Spey Pages banner

1 - 12 of 12 Posts

·
Registered
Joined
·
19 Posts
Discussion Starter · #1 · (Edited)
Just put my last day in on the Sandy here in Oregon. Tough one for me. 15 days on the water and 1 grab. Wondering how others fared this winter? If you fish the Sandy at all I'd love to know how your season went.
 

·
Banned
Joined
·
1,310 Posts
What?! You aren't springer fishing?!

Not many people that I know who fish the Sandy had much luck this year with steelhead. It seemed there weren't big pushes if fish. In stead, they just sort of trickled in. The Clackamas fished a little better, but you know the ins and outs of fishing that water. The steelhead fishing seemed to pick up late. Hopefully springers won't disappoint.
 

·
Registered
Joined
·
179 Posts
Along those lines, has anyone put up some 2017 projections for the Columbia steelhead runs? A bit worried the three year run of below average NW precip may have us in the toilet for a couple more season.:confused:
 

·
Registered
Joined
·
101 Posts
I fished hard the oxbow area for four days straight end of last month. Camped, fished all day long. One bump.


Sent from my iPhone using Tapatalk
 

·
Registered
Joined
·
19 Posts
Discussion Starter · #6 ·
Damn... depressing news indeed. Last summer on the JD and Deschutes were scary. Most everyone I respect on the Deschutes seems to be optimistic of higher future returns and that 2016 was an anomaly. I consider myself pretty educated on the happenings of local river conservation in regards to wild steelhead and there seems to be absolutely no definitive answers everyone can agree on as to the long-term health of these river systems. Can it all be weather, hatchery genes, and over harvest on free flowing rivers?

Also, with all this precipitation and snow pack this winter and last, shouldn't that improve steelhead returns over the next few seasons?
 

·
Registered
Joined
·
16 Posts

·
Registered
Joined
·
3,304 Posts
Damn... depressing news indeed. Last summer on the JD and Deschutes were scary. Most everyone I respect on the Deschutes seems to be optimistic of higher future returns and that 2016 was an anomaly. I consider myself pretty educated on the happenings of local river conservation in regards to wild steelhead and there seems to be absolutely no definitive answers everyone can agree on as to the long-term health of these river systems. Can it all be weather, hatchery genes, and over harvest on free flowing rivers?

Also, with all this precipitation and snow pack this winter and last, shouldn't that improve steelhead returns over the next few seasons?
One and two salt fish will be the returns from these bleak years. Few spawners, fewer returns.
 

·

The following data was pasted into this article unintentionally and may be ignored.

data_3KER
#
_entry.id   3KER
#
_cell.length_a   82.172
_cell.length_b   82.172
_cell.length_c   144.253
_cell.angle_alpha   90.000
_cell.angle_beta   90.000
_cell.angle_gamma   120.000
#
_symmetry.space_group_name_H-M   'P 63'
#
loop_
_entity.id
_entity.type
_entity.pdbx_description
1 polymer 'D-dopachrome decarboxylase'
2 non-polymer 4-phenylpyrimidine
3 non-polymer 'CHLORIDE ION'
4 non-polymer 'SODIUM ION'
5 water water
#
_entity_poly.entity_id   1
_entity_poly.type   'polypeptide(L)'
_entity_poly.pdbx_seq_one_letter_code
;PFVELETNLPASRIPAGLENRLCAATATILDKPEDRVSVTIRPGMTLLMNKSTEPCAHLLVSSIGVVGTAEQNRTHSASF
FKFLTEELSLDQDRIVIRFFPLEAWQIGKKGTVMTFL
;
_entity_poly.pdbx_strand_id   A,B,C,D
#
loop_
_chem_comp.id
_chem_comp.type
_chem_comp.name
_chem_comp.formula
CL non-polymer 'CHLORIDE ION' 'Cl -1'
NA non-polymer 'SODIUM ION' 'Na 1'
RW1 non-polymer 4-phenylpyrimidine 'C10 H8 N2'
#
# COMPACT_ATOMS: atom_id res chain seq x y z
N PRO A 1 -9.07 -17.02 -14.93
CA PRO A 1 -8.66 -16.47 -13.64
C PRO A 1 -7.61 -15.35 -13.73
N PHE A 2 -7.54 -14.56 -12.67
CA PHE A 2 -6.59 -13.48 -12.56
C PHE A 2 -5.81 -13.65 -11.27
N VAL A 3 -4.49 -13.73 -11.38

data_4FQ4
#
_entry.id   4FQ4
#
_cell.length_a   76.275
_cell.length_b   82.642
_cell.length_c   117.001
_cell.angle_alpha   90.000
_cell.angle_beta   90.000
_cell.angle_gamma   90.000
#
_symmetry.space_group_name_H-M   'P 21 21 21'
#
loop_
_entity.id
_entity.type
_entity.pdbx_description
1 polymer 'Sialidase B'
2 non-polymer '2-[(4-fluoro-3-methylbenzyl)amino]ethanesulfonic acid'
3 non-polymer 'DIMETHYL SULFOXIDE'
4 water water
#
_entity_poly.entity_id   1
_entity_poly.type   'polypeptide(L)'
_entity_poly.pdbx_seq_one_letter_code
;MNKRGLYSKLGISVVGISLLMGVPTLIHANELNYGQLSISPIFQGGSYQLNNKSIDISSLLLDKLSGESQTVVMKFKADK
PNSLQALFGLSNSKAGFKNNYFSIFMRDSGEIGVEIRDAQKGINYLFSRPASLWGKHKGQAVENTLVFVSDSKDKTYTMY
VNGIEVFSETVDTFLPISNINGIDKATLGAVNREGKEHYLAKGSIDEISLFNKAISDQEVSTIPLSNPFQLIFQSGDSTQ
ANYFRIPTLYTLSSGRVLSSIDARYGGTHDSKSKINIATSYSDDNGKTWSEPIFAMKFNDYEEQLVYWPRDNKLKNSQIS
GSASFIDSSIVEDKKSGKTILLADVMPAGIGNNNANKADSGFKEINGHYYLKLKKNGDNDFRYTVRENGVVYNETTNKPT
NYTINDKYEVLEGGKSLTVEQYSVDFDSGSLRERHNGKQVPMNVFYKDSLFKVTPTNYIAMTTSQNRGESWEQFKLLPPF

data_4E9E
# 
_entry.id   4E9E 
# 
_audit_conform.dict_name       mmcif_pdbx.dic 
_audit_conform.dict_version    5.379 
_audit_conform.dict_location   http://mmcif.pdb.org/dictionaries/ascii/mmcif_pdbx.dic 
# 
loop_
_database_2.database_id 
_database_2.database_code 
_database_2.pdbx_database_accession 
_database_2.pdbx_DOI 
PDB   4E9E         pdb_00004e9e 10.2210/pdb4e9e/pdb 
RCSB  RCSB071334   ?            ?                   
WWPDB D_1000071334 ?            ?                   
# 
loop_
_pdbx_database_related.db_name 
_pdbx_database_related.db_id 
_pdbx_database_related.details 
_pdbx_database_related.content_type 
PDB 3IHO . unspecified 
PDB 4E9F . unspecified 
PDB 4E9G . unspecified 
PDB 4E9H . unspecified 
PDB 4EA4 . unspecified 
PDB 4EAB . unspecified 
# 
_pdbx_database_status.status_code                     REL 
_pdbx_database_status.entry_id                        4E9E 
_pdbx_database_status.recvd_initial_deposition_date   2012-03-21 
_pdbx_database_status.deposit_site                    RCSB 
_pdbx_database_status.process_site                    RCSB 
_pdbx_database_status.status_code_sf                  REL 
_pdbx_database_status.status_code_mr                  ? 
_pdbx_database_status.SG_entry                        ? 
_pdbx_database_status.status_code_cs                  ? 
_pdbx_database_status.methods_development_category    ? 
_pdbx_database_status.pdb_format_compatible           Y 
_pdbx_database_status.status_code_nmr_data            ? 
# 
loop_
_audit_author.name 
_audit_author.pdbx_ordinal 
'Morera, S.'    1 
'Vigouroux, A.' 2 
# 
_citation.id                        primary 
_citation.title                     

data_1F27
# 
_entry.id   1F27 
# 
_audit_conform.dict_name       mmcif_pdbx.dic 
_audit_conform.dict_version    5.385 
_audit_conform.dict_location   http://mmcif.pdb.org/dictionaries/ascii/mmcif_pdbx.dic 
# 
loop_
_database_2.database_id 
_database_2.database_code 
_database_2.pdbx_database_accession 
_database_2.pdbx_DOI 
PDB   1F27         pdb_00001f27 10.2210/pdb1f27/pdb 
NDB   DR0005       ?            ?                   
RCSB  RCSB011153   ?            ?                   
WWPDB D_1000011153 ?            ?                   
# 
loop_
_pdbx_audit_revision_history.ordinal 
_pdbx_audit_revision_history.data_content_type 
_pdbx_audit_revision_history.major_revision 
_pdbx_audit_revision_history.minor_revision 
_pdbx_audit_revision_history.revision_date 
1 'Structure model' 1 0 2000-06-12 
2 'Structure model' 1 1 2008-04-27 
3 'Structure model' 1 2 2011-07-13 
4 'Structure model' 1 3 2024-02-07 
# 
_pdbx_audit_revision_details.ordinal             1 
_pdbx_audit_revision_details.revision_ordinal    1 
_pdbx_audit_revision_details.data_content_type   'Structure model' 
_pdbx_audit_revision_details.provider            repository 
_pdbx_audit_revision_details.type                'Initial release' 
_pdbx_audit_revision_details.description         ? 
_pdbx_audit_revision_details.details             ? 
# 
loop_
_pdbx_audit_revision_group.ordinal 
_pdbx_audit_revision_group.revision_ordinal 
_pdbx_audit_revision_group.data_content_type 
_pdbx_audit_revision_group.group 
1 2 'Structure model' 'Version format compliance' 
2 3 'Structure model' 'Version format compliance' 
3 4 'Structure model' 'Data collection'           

Undertaker
Joined
·
1,363 Posts
salmon return projections

:surprise:please allow me to explain a few things before you go to the link below. First, the projections from spring Chinook returns to the Columbia River basin (Bonneville Dam) for 2017 and 18 are in the toilet. Ditto coho and fall Chinook. But you should know that these projections are based mostly (exclusively?) from correlations developed between ocean conditions during the juvenile ocean entry year (smolts) and the abundance of adult returns. NMFS has developed fairly strong correlations - but there have been outliers (years with more fish than expected, given the conditions). Sorry, they don't have a correlation for steelhead, but I think it is safe to say, they will also be in the toilet. If you scroll down, past the traffic-light dots you will find the depressing graphs - the predicted run sizes for 2017 and 2018 are shown by arrows on the graph. Over on the left you will see links to a plethora of data and analyses. The reason this year and next year are expected to be terrible years for salmon is that ocean conditions have been poor to terrible for salmon from 2014 through 2016. Two interrelated issues - the northeastern Pacific was much warmer than usual and there was an enormous algal bloom in the nearshore environment (largescale algal blooms can cause very low dissolved oxygen at night, suffocating all animals in the affected area and this algal species creates a toxin). On a more positive note, the persistent high pressure ridge and resulting calm, warm ocean are gone now and the biomass of larval fishes observed in recent plankton tows were huge. While the low diversity of ichthyoplankton is a counter-indicator, generally conditions this year look good for outmigrants, so expect a rebound in fish numbers - as early as 2018 for steelhead.

https://www.nwfsc.noaa.gov/research/divisions/fe/estuarine/oeip/g-forecast.cfm#TableSF-02
 

·
Premium Member
Joined
·
93 Posts
Bristerspielman: with the benefit of a great guide (Travis Johnson) and
lucky timing for a nice push of water, I went 2 for 2 in as many days this
season. This thread makes me realize how very fortunate I was to have
gotten a few grabs.

Got a nice pic of Berry's Rambulance and a very near miss on the hook set;-)
 

Attachments

·
Registered
Joined
·
297 Posts
Sandy was tough all the way, poor numbers and less than ideal water conditions. The fish seemed to be very much podded up so when you found one, you might have found more. Yes, very frustrating season, but some days of glory. Gear guys struggled as well. Travis, Marty, Brian as guides upped your chances. I would say having hooked 3-5 fish was a god season for most people fishing a couple days a month.

It's not you😃

DH
 
1 - 12 of 12 Posts
Top